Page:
Biggest Bond Bubble In History Is Turning Into Carnage

“We’ve intentionally blown the biggest government bond bubble in history,” confessed Andy Haldane, Executive Director of Financial Stability at the Bank of England, to Members of Parliament in London last week. The bursting of that bubble was a risk he felt “acutely,” he warned. There have already been “shades of that.” And he saw “a disorderly reversion in the yields of government bonds” as the “biggest risk to global financial stability.”

And “shades of that,” as Haldane put it with classic British humor, namely understatement, are visible everywhere.

Ten-year Treasury notes have been kicked down from their historic pedestal last July when some poor souls, blinded by the Fed’s halo of omnipotence and benevolence, bought them at a minuscule yield of 1.3%. For them, it’s been an ice-cold shower ever since. As Treasuries dropped, yields meandered upward in fits and starts. After a five-week jump from 1.88% in early May, they hit 2.29% on Tuesday last week – they’ve retreated to 2.19% since then. Now investors are wondering out loud what would happen if ten-year Treasury yields were to return to more normal levels of 4% or even 5%, dragging other long-term interest rates with them. They know what would happen: carnage!

Wholesale dumping of Treasuries by exasperated foreigners has already commenced. Private foreigners dumped $30.8 billion in Treasuries in April, an all-time record. Official holders got rid of $23.7 billion in long-term Treasury debt, the highest since November 2008, and $30.1 billion in short-term debt. Sell, sell, sell!

Bond fund redemptions spoke of fear and loathing: in the week ended June 12, investors yanked $14.5 billion out of Treasury bond funds, the second highest ever, beating the prior second-highest-ever outflow of $12.5 billion of the week before. They were inferior only to the October 2008 massacre as chaos descended upon financial markets. $27 billion in two weeks!

In lockstep, average 30-year fixed-rate mortgage rates jumped from 3.59% in early May to 4.15% last week. The mortgage refinancing bubble, by which banks have creamed off billions in fees, is imploding – the index has plunged 36% since early May. But home prices have risen as private-equity funds and investors have gobbled up single-family homes, hoping that they could rent them out [which turned out to be difficult]. These inflated prices are now colliding with rising mortgage rates – and with the possibility that hot money might dump empty homes while it still can. Which would make for one heck of an ugly dynamic.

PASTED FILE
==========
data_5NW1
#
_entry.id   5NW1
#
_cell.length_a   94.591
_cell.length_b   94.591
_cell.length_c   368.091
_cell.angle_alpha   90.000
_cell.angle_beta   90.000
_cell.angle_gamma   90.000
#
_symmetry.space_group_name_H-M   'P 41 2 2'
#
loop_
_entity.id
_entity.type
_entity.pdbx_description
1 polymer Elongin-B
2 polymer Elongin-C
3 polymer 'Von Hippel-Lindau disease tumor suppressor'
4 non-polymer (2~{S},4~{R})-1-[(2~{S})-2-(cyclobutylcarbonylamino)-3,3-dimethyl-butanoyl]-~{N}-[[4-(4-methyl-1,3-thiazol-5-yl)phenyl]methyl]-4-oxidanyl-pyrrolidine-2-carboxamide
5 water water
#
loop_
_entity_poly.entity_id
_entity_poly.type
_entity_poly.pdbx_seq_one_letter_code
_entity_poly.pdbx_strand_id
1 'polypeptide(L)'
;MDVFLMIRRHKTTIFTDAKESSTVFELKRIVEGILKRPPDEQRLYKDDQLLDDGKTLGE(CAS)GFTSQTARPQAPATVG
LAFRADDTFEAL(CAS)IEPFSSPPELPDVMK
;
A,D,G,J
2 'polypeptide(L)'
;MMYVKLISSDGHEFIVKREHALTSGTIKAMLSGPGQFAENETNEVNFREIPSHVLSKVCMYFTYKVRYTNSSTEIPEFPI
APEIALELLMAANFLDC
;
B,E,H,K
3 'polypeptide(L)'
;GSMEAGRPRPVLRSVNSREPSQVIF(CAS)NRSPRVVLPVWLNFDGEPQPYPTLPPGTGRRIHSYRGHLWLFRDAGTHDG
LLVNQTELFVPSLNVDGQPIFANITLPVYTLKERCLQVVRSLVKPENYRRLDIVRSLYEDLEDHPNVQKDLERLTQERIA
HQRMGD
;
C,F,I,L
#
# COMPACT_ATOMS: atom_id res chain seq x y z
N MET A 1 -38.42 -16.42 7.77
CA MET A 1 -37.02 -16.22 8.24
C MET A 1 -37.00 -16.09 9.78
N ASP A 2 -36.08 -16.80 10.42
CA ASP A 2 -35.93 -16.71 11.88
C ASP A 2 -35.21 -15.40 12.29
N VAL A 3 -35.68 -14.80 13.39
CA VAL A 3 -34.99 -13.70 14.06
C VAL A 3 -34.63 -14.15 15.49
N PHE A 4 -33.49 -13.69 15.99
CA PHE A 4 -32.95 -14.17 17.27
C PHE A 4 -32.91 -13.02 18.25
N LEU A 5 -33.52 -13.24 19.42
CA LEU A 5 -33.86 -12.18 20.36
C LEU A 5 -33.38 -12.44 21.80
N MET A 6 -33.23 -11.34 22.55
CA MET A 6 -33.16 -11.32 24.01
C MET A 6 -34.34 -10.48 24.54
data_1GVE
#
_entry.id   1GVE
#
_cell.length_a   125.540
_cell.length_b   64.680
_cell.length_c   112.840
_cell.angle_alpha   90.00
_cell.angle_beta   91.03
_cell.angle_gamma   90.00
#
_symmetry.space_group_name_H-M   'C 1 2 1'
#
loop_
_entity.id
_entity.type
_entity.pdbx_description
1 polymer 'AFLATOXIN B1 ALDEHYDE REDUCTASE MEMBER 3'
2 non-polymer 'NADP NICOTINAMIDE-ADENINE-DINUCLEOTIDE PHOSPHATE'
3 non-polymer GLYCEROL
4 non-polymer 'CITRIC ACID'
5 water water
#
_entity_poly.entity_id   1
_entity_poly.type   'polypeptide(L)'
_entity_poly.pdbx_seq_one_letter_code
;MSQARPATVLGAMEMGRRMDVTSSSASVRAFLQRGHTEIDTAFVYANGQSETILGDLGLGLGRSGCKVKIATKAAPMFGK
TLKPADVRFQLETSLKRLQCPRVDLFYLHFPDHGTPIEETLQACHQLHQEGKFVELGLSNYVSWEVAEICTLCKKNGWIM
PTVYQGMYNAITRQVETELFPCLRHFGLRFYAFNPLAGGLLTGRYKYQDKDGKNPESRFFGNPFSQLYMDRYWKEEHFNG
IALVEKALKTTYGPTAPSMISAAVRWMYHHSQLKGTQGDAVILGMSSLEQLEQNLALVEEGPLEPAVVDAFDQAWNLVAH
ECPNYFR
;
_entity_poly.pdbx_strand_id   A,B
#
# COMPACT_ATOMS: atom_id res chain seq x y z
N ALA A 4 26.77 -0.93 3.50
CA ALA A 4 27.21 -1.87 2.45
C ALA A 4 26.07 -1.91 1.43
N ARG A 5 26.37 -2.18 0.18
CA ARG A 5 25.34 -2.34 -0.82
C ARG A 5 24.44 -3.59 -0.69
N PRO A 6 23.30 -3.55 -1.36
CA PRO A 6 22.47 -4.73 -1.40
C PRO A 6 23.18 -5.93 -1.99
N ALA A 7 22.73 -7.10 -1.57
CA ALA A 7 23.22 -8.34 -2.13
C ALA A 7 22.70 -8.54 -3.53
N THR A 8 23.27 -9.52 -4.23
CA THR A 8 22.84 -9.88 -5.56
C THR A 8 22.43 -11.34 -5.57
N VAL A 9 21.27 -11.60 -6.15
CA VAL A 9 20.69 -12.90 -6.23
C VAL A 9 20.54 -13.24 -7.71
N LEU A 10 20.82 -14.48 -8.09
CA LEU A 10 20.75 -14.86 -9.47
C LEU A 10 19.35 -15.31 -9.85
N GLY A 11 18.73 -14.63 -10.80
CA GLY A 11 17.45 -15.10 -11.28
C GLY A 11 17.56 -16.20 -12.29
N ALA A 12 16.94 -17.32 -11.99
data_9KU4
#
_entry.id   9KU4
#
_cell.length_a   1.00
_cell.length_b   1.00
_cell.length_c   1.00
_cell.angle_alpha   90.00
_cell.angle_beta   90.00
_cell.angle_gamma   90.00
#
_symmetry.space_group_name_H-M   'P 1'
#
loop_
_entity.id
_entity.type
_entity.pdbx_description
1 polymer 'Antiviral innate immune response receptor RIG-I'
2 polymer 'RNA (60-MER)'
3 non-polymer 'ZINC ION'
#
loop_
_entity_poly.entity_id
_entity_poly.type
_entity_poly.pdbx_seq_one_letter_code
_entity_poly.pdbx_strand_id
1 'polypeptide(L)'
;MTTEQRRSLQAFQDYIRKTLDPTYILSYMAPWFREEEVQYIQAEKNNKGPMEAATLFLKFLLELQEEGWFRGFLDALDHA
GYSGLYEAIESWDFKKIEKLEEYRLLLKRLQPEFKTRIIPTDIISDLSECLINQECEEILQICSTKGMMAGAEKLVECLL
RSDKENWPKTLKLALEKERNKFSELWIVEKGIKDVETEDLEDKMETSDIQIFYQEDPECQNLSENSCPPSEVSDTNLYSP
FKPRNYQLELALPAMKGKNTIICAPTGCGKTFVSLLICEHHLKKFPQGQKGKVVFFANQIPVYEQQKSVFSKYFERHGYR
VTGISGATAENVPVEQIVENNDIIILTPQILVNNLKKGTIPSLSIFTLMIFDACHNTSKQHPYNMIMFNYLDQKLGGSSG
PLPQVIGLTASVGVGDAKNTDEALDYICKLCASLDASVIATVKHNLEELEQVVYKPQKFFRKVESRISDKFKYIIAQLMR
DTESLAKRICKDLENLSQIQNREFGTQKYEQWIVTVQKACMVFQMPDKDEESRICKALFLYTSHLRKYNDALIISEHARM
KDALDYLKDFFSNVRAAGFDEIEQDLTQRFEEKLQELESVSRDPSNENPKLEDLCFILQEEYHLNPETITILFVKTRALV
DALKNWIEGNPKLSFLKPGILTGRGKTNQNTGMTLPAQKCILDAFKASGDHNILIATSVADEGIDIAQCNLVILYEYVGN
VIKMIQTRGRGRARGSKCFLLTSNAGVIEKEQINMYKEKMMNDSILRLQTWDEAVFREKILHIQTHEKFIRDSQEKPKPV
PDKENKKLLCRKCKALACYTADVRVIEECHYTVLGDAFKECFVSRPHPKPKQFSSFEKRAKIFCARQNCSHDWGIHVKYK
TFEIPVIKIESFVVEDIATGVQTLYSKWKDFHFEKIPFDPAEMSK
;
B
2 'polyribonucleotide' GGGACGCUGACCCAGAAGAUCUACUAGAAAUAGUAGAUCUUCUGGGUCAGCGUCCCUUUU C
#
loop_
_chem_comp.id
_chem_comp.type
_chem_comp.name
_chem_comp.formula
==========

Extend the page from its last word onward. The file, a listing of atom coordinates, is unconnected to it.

In low quality debt, the carnage has been particularly nasty – though it’s just the beginning. Frantic investors went to chase after yield that the Fed, in its infinite wisdom, had deprived them of elsewhere, and they sank their teeth into junk bonds, and overpaid for them in an epic feeding frenzy, and drove yields down to ridiculous lows, below 5% for some, though these bonds promised a relatively high probability of default and loss of principal to their hapless holders.

The absurd magnitude of the bubble was so glaring that even Fed officials who caused it began to get concerned, in part because financial institutions were loading up on junk. But on May 9, the party stopped, and the gnashing of teeth started. Junk bonds plunged and yields skyrocketed, with the BofA Merrill Lynch High-Yield index jumping from 5.24% to 6.44% by Friday.

Emerging-market debt got slaughtered as well, particularly dollar and euro bonds issued by companies that do their business and earn their profits, if any, in now plunging local currencies that once had been hyped as a sure bet against the dollar. Hype dies quickly. Now these companies face the insurmountable task of having to spend ever more of their weakening local currency to service their debts. There will be defaults. Billions will go up in smoke. In anticipation, these now crappy but previously wondrous bonds have taken a hard beating of almost 8% in five weeks. Emerging-market bond funds were hit by $9 billion in redemptions last week, the third largest ever. And it too is just the beginning.

All because of a single word. To its immense credit, the Fed, with its money-printing and bond-buying binge that is continuing at $85 billion a month, has accomplished a unique feat: shifting the focus of financial markets away from awkward economic and business fundamentals to what the Fed will do next. It worked like a charm for years. But now, what the Fed will do next has been boiled down to a single innocuous-sounding word: “taper.”

The mere possibility that the Fed might “taper” its binge has pricked the most insane credit bubble mankind has ever seen. A “disorderly” implosion could take down some big banks, and as Haldane put it, pose the “biggest risk to global financial stability.” So the Fed is now trying to figure out how to exit from its reckless experiment without taking down any banks; more TBTF bank bailouts would be embarrassing. Investors have taken note. Seat belts are being fastened, and the clicks can be heard around the world.

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